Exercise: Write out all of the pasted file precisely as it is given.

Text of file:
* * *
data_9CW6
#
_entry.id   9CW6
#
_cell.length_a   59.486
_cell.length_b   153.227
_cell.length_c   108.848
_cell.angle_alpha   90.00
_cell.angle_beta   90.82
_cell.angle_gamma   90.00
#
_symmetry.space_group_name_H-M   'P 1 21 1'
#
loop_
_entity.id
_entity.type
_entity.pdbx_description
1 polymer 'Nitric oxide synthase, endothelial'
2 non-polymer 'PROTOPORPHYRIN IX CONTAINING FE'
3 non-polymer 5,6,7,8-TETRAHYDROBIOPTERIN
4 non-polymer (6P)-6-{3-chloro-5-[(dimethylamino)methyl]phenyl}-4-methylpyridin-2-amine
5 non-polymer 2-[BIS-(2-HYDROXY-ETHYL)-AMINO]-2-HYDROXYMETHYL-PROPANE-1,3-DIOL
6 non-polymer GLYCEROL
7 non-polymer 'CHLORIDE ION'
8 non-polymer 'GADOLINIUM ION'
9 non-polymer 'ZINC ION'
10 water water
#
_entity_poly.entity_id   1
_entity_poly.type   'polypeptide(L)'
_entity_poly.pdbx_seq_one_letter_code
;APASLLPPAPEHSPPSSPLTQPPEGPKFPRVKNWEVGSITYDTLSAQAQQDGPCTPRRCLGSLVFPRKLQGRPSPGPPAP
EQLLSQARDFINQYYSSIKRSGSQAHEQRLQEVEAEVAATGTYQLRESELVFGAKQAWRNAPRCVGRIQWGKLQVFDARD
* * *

data_9CW6
#
_entry.id   9CW6
#
_cell.length_a   59.486
_cell.length_b   153.227
_cell.length_c   108.848
_cell.angle_alpha   90.00
_cell.angle_beta   90.82
_cell.angle_gamma   90.00
#
_symmetry.space_group_name_H-M   'P 1 21 1'
#
loop_
_entity.id
_entity.type
_entity.pdbx_description
1 polymer 'Nitric oxide synthase, endothelial'
2 non-polymer 'PROTOPORPHYRIN IX CONTAINING FE'
3 non-polymer 5,6,7,8-TETRAHYDROBIOPTERIN
4 non-polymer (6P)-6-{3-chloro-5-[(dimethylamino)methyl]phenyl}-4-methylpyridin-2-amine
5 non-polymer 2-[BIS-(2-HYDROXY-ETHYL)-AMINO]-2-HYDROXYMETHYL-PROPANE-1,3-DIOL
6 non-polymer GLYCEROL
7 non-polymer 'CHLORIDE ION'
8 non-polymer 'GADOLINIUM ION'
9 non-polymer 'ZINC ION'
10 water water
#
_entity_poly.entity_id   1
_entity_poly.type   'polypeptide(L)'
_entity_poly.pdbx_seq_one_letter_code
;APASLLPPAPEHSPPSSPLTQPPEGPKFPRVKNWEVGSITYDTLSAQAQQDGPCTPRRCLGSLVFPRKLQGRPSPGPPAP
EQLLSQARDFINQYYSSIKRSGSQAHEQRLQEVEAEVAATGTYQLRESELVFGAKQAWRNAPRCVGRIQWGKLQVFDARD